I needed BBB in my A-levels to study Engineering at university. When opening my results envelope I knew it wasn’t going to be what I needed. In classes I was great at science, design technology and maths but for some reason I really struggled during my A-Level exams. There were so many of them, the questions were tough and the pressure of it all affected my performance.
I had some tough decisions to make, do I retake a year and go for the grades I knew I was capable of achieving? Should I change direction and pick subjects that weren’t so maths and science focussed? Or could I attempt to continue onto university knowing that my grades wouldn’t be up to scratch even though my knowledge was.
I decided to go with the latter and I got into City University, London through clearing on a BSc Engineering course. In order to upgrade to a BEng degree I would have to take on additional modules in the second year and show potential and improved results to progress.
On the course I noticed students came from varying backgrounds, not all had studied in the UK and not all had done A-levels. Some had done a foundation year, others had BTECs and Diplomas. The great thing was that the first year of university was all about bringing everyone to the same level of knowledge. In my second year I worked hard and formed good working relationship with the students and the academic staff to ensure I was on the path for a BEng and thankfully my hard work paid off.
In my final year I was a student ambassador, the only female on my course and by the end of it I received a first class degree with honours in Mechanical Engineering (BEng)!
There were exams throughout my years at university too, but I felt much more in control compared to my A-levels. I guess it’s because I had done some growing up, I had more time to prepare and I had a genuine interest in the course content.
I carried out my final year project in Sainsbury’s where I was working part-time, it was an energy study exploring engineering solutions to reduce energy used by the store. The project and its findings impressed the Head of Energy who after some email exchanges offered me a full time job in the energy team.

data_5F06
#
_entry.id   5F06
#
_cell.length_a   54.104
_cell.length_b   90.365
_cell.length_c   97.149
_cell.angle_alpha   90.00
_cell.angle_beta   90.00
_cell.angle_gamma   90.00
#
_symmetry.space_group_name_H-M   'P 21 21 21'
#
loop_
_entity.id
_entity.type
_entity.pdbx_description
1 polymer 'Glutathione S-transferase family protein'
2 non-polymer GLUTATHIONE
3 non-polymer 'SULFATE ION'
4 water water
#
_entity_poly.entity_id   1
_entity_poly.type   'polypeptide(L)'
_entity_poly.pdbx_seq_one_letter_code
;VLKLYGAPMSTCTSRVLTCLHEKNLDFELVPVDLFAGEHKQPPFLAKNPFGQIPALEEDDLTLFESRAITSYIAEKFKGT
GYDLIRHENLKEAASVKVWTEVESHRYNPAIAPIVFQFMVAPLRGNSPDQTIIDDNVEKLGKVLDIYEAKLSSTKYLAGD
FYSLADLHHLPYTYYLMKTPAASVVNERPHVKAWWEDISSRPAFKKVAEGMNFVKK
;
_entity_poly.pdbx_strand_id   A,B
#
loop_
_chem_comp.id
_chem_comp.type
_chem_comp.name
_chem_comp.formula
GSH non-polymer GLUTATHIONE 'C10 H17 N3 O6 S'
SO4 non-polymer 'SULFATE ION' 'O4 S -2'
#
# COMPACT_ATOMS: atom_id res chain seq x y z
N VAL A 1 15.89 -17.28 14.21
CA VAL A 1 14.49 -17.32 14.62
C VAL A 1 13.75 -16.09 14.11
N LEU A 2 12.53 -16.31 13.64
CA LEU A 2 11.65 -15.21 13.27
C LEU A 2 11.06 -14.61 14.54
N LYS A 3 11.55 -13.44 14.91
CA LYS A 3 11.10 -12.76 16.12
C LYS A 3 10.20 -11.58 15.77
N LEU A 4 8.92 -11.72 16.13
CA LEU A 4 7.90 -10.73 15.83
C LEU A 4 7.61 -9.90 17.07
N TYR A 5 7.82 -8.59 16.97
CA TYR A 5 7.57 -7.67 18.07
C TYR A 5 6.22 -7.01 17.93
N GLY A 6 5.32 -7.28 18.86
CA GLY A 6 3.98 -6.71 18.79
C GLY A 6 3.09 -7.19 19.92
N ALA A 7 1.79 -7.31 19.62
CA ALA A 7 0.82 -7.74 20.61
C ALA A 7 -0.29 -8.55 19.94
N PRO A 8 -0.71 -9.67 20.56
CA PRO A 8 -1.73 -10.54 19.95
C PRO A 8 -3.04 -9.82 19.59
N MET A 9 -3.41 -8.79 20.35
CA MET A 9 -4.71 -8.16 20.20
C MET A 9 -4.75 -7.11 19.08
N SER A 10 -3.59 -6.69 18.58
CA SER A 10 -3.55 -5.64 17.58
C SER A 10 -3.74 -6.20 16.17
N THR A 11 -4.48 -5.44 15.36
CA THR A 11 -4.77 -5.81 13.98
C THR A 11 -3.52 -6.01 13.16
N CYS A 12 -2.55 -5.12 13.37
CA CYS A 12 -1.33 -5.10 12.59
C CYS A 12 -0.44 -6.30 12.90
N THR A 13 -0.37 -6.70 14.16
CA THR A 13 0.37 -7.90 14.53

It’s important to remember:
A-Level’s aren’t the be all and the end all of your education. It’s what you do after your results that matters. I no longer even put my A-level results on my CV, now people are only interested in my degree and my experience.
If you didn’t do well in your A-levels don’t forget:
- Exam results do not define who you are and what you have to offer the world
- Opportunities exist in everything you do; I turned a checkout job into a career in energy management. Be brave enough to create the opportunities and ask the questions.
- Use the summer to learn skills and get experience in your subject area; relevant experience can speak volumes.
- Work on exam techniques, because unfortunately exams will not go away!
- After a while nobody will ask about your A-level results, they will be more interested in what work experience you have, what your social and team working skills are like and how well you suit their business.
- Apprenticeships are a great alternative to university. Hands on experience in industry that can open just as many doors as a university degree.
- You can get a degree at any point in your life. Get some work experience; figure out what it is you really want to be a specialist in and then go on to do a degree. (Better still get your employer to sponsor it!)
Lastly I would say don’t take my word for it, go out there and do your own research.
Engineer your career, just like I engineered mine.
About the author
Jaz Rabadia is Energy Manager at Debenhams Plc, a leading international multichannel retailer operating in over 160 stores in the UK and Republic of Ireland. With over 7 years of retail energy management experience, Jaz has driven year on year reduction in energy bills and emissions through active data management, intelligent procurement, energy project rollouts, engaging communications and behavioural change programmes.
Jaz began her career in energy management with Sainsbury’s where she worked part time whilst studying for her Mechanical Engineering degree. By undertaking an energy study in a Sainsbury’s store, Jaz caught the attention of the Head of Energy who offered her a full time position in the energy team upon graduating. During her 5 years with the supermarket retailer, Jaz continued her personal and professional development and was the youngest person in the UK to be awarded Chartered Energy Manager recognition from the Energy Institute.
Through her role as a STEM (Science, Technology, Engineering and Mathematics) Ambassador, She is keen to raise the awareness of energy and engineering management careers with students, to create a pipeline of future energy professionals.